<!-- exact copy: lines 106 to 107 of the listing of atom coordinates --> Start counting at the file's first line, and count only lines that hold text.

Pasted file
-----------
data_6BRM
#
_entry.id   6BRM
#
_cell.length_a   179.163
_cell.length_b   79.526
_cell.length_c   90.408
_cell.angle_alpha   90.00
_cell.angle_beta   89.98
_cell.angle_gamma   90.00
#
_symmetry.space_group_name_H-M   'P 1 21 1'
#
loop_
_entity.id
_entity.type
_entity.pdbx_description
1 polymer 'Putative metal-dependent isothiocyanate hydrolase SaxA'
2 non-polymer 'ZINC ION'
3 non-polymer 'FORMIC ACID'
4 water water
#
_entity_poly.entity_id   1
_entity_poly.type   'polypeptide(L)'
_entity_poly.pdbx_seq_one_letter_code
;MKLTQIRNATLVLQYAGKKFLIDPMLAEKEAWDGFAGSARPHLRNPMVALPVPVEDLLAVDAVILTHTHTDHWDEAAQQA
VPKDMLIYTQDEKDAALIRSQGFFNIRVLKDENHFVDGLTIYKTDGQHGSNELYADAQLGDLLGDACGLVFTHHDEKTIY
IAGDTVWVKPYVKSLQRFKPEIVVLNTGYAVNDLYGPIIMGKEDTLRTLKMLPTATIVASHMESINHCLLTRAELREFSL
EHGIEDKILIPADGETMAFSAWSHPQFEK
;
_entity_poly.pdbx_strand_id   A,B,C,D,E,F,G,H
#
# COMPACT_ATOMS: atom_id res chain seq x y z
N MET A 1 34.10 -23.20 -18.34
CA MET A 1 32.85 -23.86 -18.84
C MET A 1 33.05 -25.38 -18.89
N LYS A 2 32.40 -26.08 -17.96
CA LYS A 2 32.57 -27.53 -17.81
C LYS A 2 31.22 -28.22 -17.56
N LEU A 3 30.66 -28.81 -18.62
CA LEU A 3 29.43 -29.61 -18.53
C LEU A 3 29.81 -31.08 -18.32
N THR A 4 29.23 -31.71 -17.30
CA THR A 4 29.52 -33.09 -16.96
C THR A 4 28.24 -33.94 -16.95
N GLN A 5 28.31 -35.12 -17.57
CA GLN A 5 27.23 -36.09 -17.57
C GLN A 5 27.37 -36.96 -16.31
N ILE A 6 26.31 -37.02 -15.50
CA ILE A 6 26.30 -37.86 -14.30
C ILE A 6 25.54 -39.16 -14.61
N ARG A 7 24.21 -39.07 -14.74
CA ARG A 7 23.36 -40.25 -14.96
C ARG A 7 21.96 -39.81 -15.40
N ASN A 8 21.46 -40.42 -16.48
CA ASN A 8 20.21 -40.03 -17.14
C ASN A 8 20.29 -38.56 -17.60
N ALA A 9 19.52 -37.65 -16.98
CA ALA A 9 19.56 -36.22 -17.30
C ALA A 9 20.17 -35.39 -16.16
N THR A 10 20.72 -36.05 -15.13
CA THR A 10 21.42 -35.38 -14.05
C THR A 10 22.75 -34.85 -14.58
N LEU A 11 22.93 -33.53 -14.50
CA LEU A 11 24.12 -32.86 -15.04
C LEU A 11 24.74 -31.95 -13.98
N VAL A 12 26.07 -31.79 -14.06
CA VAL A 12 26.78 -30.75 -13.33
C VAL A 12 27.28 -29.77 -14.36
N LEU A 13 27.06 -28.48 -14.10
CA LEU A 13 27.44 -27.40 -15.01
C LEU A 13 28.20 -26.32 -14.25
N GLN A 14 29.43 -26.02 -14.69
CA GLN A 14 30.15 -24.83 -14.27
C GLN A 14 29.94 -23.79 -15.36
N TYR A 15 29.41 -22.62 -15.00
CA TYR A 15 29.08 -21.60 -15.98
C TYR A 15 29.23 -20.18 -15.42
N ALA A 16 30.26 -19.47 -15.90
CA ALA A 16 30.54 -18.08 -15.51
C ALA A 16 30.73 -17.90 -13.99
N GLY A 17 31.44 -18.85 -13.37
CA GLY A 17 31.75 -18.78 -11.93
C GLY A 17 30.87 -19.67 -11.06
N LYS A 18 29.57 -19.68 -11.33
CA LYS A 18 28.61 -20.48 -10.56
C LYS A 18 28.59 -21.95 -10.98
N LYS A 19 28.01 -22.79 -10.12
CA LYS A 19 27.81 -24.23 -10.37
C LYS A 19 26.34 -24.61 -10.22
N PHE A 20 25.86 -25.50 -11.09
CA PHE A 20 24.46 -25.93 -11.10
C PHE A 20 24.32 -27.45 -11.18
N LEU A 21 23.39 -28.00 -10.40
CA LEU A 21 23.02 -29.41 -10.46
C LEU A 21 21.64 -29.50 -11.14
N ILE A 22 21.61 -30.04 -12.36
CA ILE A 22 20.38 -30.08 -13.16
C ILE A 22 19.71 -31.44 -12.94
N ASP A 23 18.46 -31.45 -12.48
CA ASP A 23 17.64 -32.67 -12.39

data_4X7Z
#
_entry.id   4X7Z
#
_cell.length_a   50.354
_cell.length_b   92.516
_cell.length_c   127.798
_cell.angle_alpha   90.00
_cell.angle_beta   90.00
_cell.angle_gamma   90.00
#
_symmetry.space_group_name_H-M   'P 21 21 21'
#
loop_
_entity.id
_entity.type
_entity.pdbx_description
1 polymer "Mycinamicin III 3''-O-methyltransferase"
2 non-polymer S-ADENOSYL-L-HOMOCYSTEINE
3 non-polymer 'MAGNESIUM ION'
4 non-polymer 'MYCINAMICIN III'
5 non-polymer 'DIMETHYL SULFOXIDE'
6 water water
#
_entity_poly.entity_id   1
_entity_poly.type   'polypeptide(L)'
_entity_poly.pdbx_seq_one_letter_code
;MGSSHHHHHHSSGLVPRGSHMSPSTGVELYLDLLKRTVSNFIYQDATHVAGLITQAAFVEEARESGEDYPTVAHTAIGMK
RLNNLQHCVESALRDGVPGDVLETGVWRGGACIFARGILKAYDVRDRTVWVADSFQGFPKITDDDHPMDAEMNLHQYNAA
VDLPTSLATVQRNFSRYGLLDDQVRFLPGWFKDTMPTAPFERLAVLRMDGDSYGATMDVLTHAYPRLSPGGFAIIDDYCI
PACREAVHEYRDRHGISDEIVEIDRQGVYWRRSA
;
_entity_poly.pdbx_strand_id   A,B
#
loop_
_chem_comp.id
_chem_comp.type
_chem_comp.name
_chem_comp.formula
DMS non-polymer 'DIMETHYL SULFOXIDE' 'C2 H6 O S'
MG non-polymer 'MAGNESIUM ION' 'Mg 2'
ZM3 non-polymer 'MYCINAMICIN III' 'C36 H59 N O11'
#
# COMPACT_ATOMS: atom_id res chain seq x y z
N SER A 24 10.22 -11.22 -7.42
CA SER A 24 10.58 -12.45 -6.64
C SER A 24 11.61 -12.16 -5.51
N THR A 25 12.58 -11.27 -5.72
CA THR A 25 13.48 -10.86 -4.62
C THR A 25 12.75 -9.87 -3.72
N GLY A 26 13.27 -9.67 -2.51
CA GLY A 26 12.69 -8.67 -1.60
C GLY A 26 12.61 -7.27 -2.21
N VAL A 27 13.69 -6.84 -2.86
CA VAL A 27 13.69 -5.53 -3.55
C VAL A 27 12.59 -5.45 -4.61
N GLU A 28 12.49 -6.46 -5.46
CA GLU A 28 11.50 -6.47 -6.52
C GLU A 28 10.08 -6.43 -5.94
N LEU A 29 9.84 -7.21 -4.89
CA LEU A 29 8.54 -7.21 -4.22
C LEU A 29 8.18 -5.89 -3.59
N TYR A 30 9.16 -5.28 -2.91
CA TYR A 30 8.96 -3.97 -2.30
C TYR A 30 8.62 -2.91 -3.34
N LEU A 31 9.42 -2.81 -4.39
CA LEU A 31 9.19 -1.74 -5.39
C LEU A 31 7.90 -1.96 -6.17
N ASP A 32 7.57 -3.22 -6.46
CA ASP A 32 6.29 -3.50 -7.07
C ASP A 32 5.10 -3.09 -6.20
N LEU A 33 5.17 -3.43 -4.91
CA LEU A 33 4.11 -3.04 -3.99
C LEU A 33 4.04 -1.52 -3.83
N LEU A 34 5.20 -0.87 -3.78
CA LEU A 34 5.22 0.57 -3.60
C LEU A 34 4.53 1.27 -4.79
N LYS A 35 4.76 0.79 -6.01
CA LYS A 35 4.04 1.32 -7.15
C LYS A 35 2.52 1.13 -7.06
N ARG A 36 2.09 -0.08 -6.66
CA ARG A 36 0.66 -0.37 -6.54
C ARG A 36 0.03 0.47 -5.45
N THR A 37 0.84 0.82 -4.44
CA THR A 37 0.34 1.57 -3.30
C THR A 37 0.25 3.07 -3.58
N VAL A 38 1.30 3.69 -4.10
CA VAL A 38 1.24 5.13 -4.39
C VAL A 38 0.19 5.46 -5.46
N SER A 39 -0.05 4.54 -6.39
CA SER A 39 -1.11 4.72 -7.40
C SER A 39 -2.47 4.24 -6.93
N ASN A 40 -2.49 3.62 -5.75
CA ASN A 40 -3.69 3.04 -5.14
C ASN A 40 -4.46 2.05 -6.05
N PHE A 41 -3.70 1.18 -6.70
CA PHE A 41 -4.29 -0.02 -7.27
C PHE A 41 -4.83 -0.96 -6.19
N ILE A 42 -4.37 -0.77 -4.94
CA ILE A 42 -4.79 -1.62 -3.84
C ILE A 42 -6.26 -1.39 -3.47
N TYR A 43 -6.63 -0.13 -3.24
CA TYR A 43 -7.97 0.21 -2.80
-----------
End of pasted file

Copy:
_cell.length_a   50.354
_cell.length_b   92.516